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News Article

New data on condition of cull sows prior to transportation to the abattoir


Aarhus University researchers among the first to study condition of cull sows on the day of transportation to slaughter

About half of the Danish sows are culled and destined for slaughter each year; some 500,000 animals are sent on this final journey to the abattoir. To date, this group of animals has received almost no scientific attention. Researchers from Aarhus University recently carried out one of the first studies of the clinical condition of cull sows on the day of transportation to slaughter, and the findings have been published in the open access Translational Animal Science.

Previous international studies have focused on the condition of sows when they arrive at the abattoir. The results from these studies demonstrated that - compared to market weight pigs - culled sows constituted the majority of animals showing signs of fatigue, being seriously lame or of a low body condition score on arrival. So far, there is limited information on the clinical condition of culled sows prior to being transported to the abattoir.

According to study author, Karen Thodberg, from Aarhus University’s Department of Animal Science, “It seems paradoxical, as this knowledge is very relevant when it comes to assessing whether the animals are fit for transport.

The Aarhus University study comprised 12 herds, each of which were visited by trained technicians on the day of transportation. The technicians conducted thorough clinical examinations of all sows selected by the farmers for slaughter - a total of 522 animals. The clinical variables examined included body temperature, breathing frequency, body condition score, gait and various injuries.

Only four of the sows selected by the farmers, were considered unfit for transportation. They remained in the herd and were not included in the study. A significant number of the rest of the sows had various injuries or disabilities that might affect their welfare during transport.

Thodberg said that the various injuries or lesions indicate that the sows are more sensitive to the strain related to transportation than other types of pigs.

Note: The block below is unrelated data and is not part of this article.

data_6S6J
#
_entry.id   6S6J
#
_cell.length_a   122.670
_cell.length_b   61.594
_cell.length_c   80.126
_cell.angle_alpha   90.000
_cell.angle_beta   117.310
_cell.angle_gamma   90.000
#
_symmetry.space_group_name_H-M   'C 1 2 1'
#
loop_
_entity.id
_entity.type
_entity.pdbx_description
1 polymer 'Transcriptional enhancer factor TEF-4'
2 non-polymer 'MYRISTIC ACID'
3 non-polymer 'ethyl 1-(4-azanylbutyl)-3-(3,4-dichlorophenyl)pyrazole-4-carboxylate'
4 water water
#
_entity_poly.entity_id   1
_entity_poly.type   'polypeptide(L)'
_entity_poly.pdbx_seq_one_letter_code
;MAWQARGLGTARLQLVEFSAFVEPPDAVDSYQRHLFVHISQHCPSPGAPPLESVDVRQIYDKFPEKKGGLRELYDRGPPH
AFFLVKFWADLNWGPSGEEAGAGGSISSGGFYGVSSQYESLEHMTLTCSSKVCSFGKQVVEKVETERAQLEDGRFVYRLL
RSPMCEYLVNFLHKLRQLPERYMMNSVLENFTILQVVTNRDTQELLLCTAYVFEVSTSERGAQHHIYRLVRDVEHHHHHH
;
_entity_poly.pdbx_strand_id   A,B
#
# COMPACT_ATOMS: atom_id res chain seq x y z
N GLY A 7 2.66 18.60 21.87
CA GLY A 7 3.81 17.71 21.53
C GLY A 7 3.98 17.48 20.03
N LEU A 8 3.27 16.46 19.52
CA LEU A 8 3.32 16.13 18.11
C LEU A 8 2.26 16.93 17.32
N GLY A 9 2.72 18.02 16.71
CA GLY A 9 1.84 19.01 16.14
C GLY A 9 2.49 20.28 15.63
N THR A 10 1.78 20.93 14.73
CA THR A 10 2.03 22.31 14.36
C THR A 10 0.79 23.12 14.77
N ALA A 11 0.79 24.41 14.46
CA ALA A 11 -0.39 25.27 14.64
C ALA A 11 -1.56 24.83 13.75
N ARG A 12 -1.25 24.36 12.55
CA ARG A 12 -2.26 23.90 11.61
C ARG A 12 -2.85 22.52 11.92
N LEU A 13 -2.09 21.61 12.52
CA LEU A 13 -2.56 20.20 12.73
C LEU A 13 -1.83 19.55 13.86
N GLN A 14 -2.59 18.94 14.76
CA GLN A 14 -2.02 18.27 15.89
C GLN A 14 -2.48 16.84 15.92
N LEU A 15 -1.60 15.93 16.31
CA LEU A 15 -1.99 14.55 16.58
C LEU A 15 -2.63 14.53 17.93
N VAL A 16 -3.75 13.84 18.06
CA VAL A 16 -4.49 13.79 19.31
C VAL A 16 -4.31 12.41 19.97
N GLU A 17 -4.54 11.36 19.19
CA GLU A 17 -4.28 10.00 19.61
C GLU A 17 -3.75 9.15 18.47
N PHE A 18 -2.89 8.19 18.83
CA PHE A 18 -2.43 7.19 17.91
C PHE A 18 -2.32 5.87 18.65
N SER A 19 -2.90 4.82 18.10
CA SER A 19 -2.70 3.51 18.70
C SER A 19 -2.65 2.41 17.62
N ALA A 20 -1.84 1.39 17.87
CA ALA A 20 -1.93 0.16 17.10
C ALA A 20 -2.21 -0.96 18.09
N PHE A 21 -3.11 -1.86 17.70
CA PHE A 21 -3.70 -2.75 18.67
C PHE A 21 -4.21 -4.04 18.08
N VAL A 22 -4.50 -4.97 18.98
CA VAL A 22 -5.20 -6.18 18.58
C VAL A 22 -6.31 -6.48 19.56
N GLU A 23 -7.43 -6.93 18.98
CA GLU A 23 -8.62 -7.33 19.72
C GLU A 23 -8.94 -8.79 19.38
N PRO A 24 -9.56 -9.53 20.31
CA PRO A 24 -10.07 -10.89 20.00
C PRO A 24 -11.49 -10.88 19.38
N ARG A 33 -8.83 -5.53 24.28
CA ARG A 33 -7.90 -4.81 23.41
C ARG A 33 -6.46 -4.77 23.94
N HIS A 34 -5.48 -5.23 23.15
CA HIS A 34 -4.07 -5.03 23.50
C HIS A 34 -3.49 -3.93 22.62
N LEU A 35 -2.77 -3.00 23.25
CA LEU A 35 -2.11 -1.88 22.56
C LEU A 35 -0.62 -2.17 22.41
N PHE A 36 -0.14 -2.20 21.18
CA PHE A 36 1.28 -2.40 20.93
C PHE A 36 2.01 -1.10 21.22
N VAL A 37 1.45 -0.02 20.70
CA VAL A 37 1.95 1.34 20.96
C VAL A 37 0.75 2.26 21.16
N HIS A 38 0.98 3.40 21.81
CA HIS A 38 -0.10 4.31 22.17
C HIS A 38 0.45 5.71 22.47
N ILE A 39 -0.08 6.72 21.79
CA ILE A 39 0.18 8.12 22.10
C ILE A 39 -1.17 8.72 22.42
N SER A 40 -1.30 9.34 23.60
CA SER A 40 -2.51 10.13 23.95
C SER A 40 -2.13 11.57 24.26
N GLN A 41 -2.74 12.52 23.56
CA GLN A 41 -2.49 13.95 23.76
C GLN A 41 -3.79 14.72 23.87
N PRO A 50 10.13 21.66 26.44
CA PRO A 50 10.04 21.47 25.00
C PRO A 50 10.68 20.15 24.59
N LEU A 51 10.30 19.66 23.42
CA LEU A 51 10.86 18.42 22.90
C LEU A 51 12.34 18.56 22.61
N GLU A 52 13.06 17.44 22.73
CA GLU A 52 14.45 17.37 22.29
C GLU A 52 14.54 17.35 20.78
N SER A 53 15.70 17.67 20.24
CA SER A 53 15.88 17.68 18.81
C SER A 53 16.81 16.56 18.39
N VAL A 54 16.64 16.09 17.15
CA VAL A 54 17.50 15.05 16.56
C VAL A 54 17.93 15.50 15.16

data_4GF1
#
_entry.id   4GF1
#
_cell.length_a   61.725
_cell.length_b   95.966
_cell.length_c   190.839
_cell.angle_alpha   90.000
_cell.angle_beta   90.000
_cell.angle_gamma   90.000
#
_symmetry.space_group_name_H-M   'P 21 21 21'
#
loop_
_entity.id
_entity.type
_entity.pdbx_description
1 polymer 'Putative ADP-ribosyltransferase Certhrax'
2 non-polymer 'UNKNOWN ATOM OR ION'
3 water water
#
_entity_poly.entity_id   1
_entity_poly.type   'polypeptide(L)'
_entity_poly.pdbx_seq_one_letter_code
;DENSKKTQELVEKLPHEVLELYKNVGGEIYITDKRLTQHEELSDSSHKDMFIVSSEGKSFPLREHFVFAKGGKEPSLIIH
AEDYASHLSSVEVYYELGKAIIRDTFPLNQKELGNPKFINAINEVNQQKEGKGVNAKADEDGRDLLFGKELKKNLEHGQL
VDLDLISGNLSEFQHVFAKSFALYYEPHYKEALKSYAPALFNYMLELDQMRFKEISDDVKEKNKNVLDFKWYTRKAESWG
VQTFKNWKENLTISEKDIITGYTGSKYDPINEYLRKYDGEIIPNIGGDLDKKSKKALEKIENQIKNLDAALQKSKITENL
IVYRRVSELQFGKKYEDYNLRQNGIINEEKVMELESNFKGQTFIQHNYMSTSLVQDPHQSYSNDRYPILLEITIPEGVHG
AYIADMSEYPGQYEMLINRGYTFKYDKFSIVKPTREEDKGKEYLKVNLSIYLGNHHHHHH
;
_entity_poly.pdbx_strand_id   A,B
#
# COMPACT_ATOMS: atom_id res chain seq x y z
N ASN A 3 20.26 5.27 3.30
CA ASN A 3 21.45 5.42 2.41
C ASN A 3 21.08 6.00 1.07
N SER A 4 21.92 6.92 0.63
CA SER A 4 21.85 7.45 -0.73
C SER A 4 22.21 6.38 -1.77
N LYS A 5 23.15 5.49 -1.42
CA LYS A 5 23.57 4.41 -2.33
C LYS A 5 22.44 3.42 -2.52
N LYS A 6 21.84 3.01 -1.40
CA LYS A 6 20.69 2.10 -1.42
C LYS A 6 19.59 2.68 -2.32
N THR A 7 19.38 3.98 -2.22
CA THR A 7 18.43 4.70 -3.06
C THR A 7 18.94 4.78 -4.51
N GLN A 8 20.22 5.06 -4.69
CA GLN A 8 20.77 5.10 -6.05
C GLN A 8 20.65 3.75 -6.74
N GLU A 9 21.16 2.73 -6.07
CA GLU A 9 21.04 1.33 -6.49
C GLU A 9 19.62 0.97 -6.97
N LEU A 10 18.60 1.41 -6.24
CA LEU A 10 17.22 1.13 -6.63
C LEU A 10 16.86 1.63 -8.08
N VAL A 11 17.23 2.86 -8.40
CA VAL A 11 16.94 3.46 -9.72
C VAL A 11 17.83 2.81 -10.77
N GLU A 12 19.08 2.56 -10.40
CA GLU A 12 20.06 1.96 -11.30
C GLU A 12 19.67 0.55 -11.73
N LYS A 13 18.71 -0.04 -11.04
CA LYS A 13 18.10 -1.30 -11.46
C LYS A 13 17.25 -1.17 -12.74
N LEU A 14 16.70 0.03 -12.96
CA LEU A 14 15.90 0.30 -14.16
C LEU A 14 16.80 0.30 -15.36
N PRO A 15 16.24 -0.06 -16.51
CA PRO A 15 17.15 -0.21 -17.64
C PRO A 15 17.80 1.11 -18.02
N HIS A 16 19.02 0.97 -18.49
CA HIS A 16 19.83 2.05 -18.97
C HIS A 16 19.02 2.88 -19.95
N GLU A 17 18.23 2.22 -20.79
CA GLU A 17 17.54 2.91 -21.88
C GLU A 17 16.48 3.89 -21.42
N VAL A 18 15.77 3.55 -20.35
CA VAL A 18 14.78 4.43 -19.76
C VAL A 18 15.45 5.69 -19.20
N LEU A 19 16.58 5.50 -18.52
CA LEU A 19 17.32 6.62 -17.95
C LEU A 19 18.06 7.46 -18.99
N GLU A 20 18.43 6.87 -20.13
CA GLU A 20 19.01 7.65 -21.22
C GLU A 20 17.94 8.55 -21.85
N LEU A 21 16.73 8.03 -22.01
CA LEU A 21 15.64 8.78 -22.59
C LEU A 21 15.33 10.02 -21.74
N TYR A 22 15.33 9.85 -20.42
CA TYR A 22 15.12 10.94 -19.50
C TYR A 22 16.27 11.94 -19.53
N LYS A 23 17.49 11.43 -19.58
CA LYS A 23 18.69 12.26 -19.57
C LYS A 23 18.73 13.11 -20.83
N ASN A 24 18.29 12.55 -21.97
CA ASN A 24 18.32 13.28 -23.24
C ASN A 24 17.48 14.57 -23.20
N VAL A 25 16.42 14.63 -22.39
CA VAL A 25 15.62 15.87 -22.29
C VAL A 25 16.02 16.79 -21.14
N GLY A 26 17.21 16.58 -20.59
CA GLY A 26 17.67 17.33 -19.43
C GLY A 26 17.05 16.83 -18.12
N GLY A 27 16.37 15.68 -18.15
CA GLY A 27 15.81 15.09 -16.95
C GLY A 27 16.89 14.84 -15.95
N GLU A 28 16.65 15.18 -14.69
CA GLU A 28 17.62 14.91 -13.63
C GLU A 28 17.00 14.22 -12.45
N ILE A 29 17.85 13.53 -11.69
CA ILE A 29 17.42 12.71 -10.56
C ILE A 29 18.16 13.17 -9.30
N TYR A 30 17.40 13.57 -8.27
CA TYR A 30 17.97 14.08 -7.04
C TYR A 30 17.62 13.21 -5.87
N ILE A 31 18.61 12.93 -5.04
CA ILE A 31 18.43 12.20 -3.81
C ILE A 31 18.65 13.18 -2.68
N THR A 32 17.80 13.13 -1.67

Less than 1 percent of the sows were lame, and many of the sows showed signs of various injuries such as wounds (approximately 55 percent), superficial skin lesions (approximately 30 percent) and udder lesions (approximately 25 percent), and 60 sows had at least one shoulder ulcer.

A significant number - almost 40 percent - of the sows came directly from the farrowing barn, and were lactating on the day of transportation to slaughter. The lactating sows displayed a higher frequency of deviations from normal with respect to clinical variables related to the udder, such as udder swellings and other signs of inflammation. In the paper, the researchers discuss whether lactating cull sows have a higher sensitivity to heat stress caused by their high metabolism.

This study provides an overall insight into the extent as well as type of injuries and abnormalities in cull sows; however, there is a need for further research into the behaviour and welfare of the sows in the last days of their lives.

“Our results demonstrate that there is a need for further studies focusing on different aspects of the condition of cull sows in the interval from the culling decision is made until the time of slaughter. These should also comprise the housing systems and group size that best ensure sow welfare in this period, as well as the conditions during transportation to the abattoir. The conditions for lactating cull sows should be given special attention”, said Thodberg.

The study was initiated at the request of the Ministry of Environment and Food of Denmark as part of a major examination of livestock fitness for transportation.

Transportation of cull sows-a descriptive study of the clinical condition of cull sows before transportation to slaughter. Fogsgaard KF, Herskin MS, Thodberg K. Translational Animal Science (2018) 2 (3):280–289. https://doi.org/10.1093/tas/txy057 (open access)

 

Article details

  • Date
  • 13 September 2018
  • Source
  • Aarhus University
  • Subject(s)
  • Veterinary medicine